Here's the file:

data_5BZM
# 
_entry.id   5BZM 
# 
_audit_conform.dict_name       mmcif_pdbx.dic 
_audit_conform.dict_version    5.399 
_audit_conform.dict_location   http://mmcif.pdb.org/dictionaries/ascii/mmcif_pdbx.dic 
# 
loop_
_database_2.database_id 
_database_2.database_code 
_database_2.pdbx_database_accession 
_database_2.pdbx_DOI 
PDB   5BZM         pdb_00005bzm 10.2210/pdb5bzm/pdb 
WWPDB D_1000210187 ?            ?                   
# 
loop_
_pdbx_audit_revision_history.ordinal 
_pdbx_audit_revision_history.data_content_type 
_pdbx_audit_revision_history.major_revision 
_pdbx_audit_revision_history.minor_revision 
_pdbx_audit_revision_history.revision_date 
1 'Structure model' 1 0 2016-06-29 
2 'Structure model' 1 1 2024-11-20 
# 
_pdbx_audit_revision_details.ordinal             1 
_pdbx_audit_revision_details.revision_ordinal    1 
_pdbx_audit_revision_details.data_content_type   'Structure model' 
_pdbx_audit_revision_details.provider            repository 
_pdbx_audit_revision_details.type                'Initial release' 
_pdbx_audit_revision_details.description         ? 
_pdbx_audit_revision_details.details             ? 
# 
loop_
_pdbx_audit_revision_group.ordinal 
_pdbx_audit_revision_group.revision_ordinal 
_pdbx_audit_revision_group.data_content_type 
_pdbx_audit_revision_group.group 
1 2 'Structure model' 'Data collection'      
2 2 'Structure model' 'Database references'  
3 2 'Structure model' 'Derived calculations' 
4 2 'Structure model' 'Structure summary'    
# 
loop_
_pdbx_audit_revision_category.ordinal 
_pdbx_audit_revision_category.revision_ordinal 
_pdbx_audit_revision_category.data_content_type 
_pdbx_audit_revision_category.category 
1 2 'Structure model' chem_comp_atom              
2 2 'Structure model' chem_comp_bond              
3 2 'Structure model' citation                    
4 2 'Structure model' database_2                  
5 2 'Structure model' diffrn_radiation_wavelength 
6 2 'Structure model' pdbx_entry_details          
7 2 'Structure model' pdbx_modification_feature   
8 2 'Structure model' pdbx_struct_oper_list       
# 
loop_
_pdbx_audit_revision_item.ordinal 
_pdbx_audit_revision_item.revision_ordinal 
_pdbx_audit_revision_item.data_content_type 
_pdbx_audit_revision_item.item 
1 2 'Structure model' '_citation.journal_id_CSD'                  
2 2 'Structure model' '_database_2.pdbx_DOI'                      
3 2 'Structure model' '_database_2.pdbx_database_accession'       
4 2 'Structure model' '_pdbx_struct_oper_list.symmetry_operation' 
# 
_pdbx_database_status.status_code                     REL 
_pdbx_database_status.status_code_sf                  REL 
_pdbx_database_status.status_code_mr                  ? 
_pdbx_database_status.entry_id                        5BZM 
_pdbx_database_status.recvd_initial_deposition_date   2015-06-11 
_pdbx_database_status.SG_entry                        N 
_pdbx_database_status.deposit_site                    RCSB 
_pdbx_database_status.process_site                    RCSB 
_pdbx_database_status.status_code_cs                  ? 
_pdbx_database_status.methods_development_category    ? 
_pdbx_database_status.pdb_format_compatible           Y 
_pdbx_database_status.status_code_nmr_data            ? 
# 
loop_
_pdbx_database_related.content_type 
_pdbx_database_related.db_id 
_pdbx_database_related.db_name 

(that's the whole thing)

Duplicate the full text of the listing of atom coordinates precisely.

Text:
data_5BZM
# 
_entry.id   5BZM 
# 
_audit_conform.dict_name       mmcif_pdbx.dic 
_audit_conform.dict_version    5.399 
_audit_conform.dict_location   http://mmcif.pdb.org/dictionaries/ascii/mmcif_pdbx.dic 
# 
loop_
_database_2.database_id 
_database_2.database_code 
_database_2.pdbx_database_accession 
_database_2.pdbx_DOI 
PDB   5BZM         pdb_00005bzm 10.2210/pdb5bzm/pdb 
WWPDB D_1000210187 ?            ?                   
# 
loop_
_pdbx_audit_revision_history.ordinal 
_pdbx_audit_revision_history.data_content_type 
_pdbx_audit_revision_history.major_revision 
_pdbx_audit_revision_history.minor_revision 
_pdbx_audit_revision_history.revision_date 
1 'Structure model' 1 0 2016-06-29 
2 'Structure model' 1 1 2024-11-20 
# 
_pdbx_audit_revision_details.ordinal             1 
_pdbx_audit_revision_details.revision_ordinal    1 
_pdbx_audit_revision_details.data_content_type   'Structure model' 
_pdbx_audit_revision_details.provider            repository 
_pdbx_audit_revision_details.type                'Initial release' 
_pdbx_audit_revision_details.description         ? 
_pdbx_audit_revision_details.details             ? 
# 
loop_
_pdbx_audit_revision_group.ordinal 
_pdbx_audit_revision_group.revision_ordinal 
_pdbx_audit_revision_group.data_content_type 
_pdbx_audit_revision_group.group 
1 2 'Structure model' 'Data collection'      
2 2 'Structure model' 'Database references'  
3 2 'Structure model' 'Derived calculations' 
4 2 'Structure model' 'Structure summary'    
# 
loop_
_pdbx_audit_revision_category.ordinal 
_pdbx_audit_revision_category.revision_ordinal 
_pdbx_audit_revision_category.data_content_type 
_pdbx_audit_revision_category.category 
1 2 'Structure model' chem_comp_atom              
2 2 'Structure model' chem_comp_bond              
3 2 'Structure model' citation                    
4 2 'Structure model' database_2                  
5 2 'Structure model' diffrn_radiation_wavelength 
6 2 'Structure model' pdbx_entry_details          
7 2 'Structure model' pdbx_modification_feature   
8 2 'Structure model' pdbx_struct_oper_list       
# 
loop_
_pdbx_audit_revision_item.ordinal 
_pdbx_audit_revision_item.revision_ordinal 
_pdbx_audit_revision_item.data_content_type 
_pdbx_audit_revision_item.item 
1 2 'Structure model' '_citation.journal_id_CSD'                  
2 2 'Structure model' '_database_2.pdbx_DOI'                      
3 2 'Structure model' '_database_2.pdbx_database_accession'       
4 2 'Structure model' '_pdbx_struct_oper_list.symmetry_operation' 
# 
_pdbx_database_status.status_code                     REL 
_pdbx_database_status.status_code_sf                  REL 
_pdbx_database_status.status_code_mr                  ? 
_pdbx_database_status.entry_id                        5BZM 
_pdbx_database_status.recvd_initial_deposition_date   2015-06-11 
_pdbx_database_status.SG_entry                        N 
_pdbx_database_status.deposit_site                    RCSB 
_pdbx_database_status.process_site                    RCSB 
_pdbx_database_status.status_code_cs                  ? 
_pdbx_database_status.methods_development_category    ? 
_pdbx_database_status.pdb_format_compatible           Y 
_pdbx_database_status.status_code_nmr_data            ? 
# 
loop_
_pdbx_database_related.content_type 
_pdbx_database_related.db_id 
_pdbx_database_related.db_name 